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First Nat'l Bank of Durango v. Woods (In re Woods)

United States Bankruptcy Appellate Panel of the Tenth Circuit.
Feb 27, 2012
465 B.R. 196 (B.A.P. 10th Cir. 2012)

Summary

holding that pre-petition bank appraisals of the debtor's property did not constitute hearsay when offered by debtor against the bank as evidence of the value of debtor's property because such appraisals were "admissions by the Bank of the value of the Property on each reports' respective date [and used] for the purpose of impeaching the Bank's appraiser's valuation of the Property as of the petition date"

Summary of this case from Ebert v. Devries Family Farm, LLC (In re Devries)

Opinion

BAP No. CO–11–083. Bankruptcy No. 10–38344.

2012-02-27

In re Reson Lee WOODS, also known as Lee Woods, doing business as Bar LS Farms, formerly doing business as Bar LS Properties Inc., and Shaun K. Woods, also known as Shaun Woods, doing business as Bar LS Farms, formerly doing business as Bar LS Properties Inc., Debtors.First National Bank of Durango, Appellant, v. Reson Lee Woods and Shaun K. Woods, Appellees.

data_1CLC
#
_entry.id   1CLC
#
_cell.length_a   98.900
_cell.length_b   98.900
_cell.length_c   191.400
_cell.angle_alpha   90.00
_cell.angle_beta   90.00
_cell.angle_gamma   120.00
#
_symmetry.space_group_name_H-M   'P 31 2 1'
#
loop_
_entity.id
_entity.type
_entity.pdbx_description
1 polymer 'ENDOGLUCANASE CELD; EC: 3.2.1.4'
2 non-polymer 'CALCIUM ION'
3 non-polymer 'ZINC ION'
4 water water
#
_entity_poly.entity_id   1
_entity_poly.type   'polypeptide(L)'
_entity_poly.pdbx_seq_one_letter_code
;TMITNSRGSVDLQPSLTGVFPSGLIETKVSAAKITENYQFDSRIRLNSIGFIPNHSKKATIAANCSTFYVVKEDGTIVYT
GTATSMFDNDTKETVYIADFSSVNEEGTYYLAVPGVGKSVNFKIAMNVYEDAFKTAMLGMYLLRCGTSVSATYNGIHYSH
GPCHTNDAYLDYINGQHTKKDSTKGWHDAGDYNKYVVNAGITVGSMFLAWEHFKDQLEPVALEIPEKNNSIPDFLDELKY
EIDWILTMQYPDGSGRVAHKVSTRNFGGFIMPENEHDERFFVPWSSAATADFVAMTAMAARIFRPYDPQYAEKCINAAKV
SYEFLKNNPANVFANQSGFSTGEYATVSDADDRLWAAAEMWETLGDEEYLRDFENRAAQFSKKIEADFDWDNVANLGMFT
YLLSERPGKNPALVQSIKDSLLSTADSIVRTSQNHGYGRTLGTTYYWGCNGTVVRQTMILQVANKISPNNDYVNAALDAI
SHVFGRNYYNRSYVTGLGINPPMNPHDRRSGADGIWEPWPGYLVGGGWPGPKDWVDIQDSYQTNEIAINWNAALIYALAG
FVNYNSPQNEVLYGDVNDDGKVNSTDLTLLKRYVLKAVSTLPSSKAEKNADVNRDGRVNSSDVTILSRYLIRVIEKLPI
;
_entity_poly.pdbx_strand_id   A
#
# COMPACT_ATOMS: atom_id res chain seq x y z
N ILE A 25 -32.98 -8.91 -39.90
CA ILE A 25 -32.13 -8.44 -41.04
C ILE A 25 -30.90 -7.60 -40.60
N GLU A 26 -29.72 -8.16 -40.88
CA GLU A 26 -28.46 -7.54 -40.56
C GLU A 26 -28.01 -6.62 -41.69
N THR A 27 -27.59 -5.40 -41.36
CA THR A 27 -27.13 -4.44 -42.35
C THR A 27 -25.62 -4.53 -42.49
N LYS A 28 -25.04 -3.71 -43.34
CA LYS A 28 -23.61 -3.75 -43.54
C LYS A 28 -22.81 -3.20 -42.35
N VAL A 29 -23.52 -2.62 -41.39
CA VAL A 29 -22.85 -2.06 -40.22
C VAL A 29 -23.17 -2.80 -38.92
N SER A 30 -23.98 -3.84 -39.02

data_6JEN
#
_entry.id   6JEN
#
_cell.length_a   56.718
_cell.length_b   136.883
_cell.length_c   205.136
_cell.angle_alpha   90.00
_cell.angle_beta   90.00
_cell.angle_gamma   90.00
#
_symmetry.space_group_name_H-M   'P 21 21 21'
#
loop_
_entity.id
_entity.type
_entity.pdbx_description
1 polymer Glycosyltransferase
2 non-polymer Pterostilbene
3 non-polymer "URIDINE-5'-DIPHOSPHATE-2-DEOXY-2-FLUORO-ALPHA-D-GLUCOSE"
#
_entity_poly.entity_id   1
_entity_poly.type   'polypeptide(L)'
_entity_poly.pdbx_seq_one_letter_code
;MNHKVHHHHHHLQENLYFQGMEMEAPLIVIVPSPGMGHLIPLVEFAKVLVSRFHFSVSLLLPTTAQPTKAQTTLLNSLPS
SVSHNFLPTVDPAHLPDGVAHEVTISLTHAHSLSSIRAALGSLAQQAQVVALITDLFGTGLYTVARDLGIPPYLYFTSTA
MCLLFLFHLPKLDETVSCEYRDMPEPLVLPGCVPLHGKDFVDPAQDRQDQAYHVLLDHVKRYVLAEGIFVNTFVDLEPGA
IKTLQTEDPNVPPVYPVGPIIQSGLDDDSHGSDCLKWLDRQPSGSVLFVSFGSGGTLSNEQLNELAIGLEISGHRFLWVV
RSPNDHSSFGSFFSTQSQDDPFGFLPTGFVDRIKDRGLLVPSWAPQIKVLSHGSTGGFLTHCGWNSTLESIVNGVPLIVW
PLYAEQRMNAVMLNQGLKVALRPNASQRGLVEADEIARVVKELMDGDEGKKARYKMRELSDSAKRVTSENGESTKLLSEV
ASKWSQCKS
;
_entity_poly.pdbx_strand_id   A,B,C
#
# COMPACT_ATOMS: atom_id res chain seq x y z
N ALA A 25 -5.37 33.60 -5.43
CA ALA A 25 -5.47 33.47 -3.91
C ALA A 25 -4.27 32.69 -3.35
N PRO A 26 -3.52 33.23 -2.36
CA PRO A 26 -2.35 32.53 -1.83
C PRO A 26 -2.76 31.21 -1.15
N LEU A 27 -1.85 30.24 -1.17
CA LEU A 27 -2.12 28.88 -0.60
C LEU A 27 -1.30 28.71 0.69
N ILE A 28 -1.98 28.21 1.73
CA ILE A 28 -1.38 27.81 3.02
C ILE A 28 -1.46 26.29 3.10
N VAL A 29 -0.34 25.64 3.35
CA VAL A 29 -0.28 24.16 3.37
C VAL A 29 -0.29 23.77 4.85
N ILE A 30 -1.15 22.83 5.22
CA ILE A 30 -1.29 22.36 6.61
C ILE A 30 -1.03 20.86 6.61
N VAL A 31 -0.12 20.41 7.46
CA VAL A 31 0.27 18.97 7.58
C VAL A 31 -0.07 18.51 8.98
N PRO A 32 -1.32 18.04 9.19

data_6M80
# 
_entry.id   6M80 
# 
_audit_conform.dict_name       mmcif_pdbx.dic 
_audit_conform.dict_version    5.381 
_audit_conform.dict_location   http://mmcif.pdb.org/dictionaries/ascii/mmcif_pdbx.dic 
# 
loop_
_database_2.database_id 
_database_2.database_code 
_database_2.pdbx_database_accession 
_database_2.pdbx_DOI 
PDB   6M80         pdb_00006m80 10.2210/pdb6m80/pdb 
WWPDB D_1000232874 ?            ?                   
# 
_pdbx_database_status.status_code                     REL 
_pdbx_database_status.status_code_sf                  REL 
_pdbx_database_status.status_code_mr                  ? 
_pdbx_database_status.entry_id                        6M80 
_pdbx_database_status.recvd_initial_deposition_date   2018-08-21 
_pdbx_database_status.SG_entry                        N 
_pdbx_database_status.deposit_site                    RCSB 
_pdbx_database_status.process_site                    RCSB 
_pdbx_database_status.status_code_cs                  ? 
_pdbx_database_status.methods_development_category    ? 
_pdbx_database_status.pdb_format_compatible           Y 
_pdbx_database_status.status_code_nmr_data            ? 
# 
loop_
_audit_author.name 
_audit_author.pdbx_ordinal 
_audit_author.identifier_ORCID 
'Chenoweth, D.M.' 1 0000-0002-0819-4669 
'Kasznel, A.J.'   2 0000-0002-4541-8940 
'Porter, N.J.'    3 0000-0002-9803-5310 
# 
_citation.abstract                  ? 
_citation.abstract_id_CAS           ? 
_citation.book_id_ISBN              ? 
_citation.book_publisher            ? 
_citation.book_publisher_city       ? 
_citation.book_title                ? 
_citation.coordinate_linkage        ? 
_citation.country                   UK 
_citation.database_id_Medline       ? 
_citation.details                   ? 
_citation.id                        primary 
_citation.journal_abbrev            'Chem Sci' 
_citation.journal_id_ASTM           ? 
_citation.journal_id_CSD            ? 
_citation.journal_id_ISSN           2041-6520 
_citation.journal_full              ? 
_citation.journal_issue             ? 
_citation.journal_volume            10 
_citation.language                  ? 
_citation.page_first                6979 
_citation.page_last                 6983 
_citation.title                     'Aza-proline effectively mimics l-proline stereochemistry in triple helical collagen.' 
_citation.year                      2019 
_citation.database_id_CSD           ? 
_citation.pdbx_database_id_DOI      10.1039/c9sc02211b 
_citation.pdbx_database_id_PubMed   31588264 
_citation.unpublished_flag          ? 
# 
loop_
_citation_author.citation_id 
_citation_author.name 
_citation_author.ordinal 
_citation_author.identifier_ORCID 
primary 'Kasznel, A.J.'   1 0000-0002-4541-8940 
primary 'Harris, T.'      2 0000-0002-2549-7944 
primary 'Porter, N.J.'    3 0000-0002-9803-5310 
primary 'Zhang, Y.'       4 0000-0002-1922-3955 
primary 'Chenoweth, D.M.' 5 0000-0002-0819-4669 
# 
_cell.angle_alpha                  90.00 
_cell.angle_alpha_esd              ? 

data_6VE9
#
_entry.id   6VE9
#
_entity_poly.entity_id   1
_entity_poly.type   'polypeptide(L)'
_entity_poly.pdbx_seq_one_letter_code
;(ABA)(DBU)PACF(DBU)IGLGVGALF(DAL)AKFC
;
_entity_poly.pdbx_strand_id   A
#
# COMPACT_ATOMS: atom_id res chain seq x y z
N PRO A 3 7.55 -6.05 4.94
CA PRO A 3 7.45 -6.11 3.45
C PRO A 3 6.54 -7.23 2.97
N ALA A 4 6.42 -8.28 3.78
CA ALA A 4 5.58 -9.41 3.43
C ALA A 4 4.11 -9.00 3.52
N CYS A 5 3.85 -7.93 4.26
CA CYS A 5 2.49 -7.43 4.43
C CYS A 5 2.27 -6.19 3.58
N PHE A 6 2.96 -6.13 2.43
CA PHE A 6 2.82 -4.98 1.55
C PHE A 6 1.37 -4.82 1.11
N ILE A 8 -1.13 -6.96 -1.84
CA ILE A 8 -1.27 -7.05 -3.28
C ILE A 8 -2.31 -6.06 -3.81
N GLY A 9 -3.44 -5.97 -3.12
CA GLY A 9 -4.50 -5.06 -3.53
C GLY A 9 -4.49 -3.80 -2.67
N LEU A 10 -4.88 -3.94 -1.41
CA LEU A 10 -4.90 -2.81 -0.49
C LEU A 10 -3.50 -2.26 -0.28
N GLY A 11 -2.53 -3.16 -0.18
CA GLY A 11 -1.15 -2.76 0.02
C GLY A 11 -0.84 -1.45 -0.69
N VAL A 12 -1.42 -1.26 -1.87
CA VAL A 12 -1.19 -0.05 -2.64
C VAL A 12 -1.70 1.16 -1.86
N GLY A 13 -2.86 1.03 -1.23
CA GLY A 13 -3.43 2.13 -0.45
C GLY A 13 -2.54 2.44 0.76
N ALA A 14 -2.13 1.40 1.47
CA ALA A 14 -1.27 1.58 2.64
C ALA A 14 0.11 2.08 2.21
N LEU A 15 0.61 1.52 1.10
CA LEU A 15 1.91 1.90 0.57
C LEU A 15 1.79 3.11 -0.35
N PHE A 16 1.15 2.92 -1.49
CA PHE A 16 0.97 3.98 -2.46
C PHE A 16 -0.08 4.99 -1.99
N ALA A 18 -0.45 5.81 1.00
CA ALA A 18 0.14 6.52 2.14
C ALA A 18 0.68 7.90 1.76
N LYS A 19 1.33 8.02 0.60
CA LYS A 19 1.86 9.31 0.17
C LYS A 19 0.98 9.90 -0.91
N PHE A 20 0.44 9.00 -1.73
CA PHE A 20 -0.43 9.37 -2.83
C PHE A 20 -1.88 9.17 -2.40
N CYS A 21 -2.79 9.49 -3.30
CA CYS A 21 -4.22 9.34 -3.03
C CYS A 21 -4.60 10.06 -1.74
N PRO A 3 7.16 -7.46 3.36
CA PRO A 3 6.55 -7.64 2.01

Submitted on the briefs: * Garry A. Appel of Appel & Lucas, P.C., Denver, CO, and Shay L. Denning of Maynes, Bradford, Shipps & Sheftel, LLP, Durango, CO, for Appellant.


Submitted on the briefs: Garry A. Appel of Appel & Lucas, P.C., Denver, CO, and Shay L. Denning of Maynes, Bradford, Shipps & Sheftel, LLP, Durango, CO, for Appellant. Cheryl A. Thompson of Thompson Brownlee, L.L.C., Frisco, CO, and Daniel J. Lowenberg of Mountain Law Group, L.L.C., Montrose, CO, for Appellees.

The parties did not request oral argument, and after examining the briefs and appellate record, the Court has determined unanimously that oral argument would not materially assist in the determination of this appeal. See Fed. R. Bankr.P. 8012. The case is therefore ordered submitted without oral argument.